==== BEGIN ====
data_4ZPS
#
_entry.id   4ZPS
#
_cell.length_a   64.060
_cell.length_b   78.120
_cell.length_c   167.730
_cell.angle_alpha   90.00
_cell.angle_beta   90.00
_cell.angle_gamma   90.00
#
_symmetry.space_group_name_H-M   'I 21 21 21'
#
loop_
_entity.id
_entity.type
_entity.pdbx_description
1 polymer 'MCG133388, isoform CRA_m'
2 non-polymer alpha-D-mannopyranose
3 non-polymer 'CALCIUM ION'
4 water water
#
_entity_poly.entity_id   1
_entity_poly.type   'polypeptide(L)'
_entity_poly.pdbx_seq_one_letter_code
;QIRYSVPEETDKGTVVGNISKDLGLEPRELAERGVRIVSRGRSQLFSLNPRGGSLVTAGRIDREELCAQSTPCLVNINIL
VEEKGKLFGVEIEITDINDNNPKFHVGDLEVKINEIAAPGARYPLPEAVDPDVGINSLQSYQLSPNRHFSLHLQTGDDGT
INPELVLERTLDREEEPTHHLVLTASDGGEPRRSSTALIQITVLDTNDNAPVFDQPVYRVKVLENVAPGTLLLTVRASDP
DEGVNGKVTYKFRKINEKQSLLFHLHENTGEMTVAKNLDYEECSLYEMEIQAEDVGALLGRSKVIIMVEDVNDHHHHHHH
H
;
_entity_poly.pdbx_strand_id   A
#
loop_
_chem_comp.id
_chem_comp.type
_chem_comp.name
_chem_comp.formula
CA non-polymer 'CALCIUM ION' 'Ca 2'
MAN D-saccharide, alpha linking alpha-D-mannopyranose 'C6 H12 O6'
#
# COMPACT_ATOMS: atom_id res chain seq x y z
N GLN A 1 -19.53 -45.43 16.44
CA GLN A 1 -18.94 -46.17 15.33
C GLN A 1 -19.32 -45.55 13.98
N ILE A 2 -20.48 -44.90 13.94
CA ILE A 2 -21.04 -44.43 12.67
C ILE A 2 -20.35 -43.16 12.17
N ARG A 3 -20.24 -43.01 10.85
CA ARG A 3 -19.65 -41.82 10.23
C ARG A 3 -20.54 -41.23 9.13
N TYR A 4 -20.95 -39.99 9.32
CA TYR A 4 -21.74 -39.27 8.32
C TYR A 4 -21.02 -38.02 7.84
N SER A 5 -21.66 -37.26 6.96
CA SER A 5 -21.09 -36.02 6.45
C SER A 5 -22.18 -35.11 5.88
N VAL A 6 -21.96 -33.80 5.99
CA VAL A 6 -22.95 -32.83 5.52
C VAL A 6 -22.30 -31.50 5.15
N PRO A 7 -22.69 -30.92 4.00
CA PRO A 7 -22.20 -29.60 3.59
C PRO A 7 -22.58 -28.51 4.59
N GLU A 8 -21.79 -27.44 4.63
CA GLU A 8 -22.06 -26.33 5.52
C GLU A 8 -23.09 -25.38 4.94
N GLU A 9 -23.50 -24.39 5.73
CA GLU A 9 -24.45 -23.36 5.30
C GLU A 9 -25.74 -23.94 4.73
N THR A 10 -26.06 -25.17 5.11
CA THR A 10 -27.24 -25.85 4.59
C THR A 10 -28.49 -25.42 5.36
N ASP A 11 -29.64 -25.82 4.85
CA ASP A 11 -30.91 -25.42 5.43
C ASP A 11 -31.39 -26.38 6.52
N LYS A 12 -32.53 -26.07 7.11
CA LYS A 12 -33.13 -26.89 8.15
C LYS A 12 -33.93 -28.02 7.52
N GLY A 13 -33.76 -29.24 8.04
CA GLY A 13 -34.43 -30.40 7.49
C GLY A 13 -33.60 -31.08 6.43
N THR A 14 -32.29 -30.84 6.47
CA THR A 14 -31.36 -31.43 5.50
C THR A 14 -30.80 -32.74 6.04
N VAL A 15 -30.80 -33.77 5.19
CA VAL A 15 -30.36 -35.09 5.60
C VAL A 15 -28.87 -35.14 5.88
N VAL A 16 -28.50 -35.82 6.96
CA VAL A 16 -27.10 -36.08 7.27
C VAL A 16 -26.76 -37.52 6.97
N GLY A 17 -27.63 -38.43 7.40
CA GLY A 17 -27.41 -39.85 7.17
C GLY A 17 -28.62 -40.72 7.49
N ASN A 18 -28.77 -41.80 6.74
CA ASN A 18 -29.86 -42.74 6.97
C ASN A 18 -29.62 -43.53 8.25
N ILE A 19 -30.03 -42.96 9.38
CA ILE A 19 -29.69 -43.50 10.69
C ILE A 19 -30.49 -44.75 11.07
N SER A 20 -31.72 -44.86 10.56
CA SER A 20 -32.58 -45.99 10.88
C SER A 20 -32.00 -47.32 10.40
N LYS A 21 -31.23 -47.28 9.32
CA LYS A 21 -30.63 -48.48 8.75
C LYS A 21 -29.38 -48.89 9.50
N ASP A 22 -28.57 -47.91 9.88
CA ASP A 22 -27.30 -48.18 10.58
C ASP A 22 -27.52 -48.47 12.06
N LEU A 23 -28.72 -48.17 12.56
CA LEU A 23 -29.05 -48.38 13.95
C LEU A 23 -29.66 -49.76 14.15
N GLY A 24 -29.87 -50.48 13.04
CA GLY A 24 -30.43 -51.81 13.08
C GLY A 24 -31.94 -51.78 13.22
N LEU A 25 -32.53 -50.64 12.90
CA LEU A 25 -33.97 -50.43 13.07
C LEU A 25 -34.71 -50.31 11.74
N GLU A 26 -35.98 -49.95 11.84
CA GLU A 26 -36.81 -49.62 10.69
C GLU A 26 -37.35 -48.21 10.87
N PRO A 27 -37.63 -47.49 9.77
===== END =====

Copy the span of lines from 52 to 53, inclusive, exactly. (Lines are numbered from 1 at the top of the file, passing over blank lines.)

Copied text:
N TYR A 4 -20.95 -39.99 9.32
CA TYR A 4 -21.74 -39.27 8.32